Even the best physical security measures for data can fail, as evidenced by a California mishap this week. Personal data about more than half a million individuals involved in the state's child support system have been compromised. The personal information in question includes not just names and addresses of children and adults involved in the system, but also Social Security numbers, California identification or driver's license numbers, and even information that relates to health insurance policies held by the individuals.
The data was lost when four cartridges shipped from Colorado to California were lost in transit. The cartridges had been shipped to Colorado in the first place in order to test that proper disaster recovery could be performed if a natural disaster such as an earthquake disrupted normal computer operations in the Golden State.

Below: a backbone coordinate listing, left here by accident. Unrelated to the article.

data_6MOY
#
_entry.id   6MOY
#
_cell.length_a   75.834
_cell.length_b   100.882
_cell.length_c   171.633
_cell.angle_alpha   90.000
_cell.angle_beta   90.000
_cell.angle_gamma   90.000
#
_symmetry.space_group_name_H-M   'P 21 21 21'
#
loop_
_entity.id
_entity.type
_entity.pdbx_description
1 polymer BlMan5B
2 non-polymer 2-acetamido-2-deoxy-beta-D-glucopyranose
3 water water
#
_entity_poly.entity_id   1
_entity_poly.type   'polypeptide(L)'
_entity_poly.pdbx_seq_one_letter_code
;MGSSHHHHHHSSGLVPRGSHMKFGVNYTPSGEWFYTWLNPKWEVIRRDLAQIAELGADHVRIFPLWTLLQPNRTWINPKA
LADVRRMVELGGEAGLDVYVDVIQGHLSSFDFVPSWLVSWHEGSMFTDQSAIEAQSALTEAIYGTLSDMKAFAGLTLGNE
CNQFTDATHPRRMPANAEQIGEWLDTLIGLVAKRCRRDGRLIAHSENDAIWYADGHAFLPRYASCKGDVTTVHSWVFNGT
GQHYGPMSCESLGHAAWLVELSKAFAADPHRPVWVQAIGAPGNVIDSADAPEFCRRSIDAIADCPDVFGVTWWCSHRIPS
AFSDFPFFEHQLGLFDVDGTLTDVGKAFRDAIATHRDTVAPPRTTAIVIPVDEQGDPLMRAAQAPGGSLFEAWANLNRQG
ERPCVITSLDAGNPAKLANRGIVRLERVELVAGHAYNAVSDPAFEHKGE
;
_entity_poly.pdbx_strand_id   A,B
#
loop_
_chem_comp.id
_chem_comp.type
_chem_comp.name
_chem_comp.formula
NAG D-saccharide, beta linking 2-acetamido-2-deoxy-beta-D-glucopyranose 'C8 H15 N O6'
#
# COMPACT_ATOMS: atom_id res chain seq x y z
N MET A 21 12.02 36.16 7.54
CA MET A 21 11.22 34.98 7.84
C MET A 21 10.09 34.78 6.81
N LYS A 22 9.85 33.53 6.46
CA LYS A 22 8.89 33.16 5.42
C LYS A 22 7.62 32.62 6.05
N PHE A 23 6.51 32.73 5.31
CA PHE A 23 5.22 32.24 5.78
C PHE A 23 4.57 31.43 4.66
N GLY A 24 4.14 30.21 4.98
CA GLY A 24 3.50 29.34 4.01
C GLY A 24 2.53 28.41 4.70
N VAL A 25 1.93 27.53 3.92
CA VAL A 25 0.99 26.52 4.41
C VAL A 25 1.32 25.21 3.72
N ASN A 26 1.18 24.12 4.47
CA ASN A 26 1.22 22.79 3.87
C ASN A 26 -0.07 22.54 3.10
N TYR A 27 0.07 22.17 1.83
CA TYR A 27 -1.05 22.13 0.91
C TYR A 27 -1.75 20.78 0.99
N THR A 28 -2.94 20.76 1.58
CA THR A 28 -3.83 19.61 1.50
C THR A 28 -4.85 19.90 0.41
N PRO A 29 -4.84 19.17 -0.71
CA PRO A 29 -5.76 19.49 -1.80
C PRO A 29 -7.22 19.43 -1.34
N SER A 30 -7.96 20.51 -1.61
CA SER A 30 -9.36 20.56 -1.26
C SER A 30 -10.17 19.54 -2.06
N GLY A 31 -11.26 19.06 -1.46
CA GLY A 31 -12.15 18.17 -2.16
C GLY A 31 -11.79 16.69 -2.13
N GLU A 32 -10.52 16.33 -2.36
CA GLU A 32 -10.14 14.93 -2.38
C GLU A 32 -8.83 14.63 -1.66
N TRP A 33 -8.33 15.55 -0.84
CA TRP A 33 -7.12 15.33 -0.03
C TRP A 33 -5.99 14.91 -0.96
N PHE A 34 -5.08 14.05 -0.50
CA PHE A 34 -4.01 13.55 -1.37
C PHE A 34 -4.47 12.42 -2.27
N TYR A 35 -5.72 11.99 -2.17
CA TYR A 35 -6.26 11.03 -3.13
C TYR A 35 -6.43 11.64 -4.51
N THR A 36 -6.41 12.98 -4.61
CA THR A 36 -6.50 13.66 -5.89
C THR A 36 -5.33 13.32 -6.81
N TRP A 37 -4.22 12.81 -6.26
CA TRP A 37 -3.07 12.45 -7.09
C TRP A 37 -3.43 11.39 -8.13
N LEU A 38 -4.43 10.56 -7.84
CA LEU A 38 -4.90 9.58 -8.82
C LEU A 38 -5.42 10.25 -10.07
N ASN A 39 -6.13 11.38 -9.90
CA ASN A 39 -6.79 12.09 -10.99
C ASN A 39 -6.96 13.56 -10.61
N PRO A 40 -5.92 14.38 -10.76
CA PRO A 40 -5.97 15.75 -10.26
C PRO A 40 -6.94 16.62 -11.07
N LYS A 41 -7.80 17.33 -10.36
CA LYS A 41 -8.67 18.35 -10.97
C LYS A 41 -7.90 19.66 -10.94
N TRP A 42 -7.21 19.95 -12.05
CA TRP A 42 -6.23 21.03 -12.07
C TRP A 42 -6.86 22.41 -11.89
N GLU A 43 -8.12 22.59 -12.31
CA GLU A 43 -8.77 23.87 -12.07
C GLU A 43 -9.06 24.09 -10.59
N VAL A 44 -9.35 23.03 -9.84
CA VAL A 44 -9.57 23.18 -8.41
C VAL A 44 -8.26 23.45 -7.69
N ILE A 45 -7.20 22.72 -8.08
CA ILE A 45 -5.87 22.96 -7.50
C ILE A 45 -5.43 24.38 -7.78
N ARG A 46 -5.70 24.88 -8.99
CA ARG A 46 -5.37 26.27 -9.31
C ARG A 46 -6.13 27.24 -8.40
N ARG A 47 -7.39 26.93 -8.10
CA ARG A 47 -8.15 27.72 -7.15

Kathleen Hrepich, who serves the California Department of Child Support Services as an interim director, downplayed fears that the lost data would pose a problem: "Because the devices are in a specialized format, we have no reason to believe, at this time, that the data have been accessed or utilized in any way."
While that may provide some solace for individuals that worry their data may have been compromised, those same individuals would rest easier if they could be assured that their information had been encrypted as well. Many small and medium businesses find that adopting a managed programs approach to IT solutions is helpful in this regard, as visiting staff can install and maintain encryption systems that will keep data highly secured even if it is lost in physical form.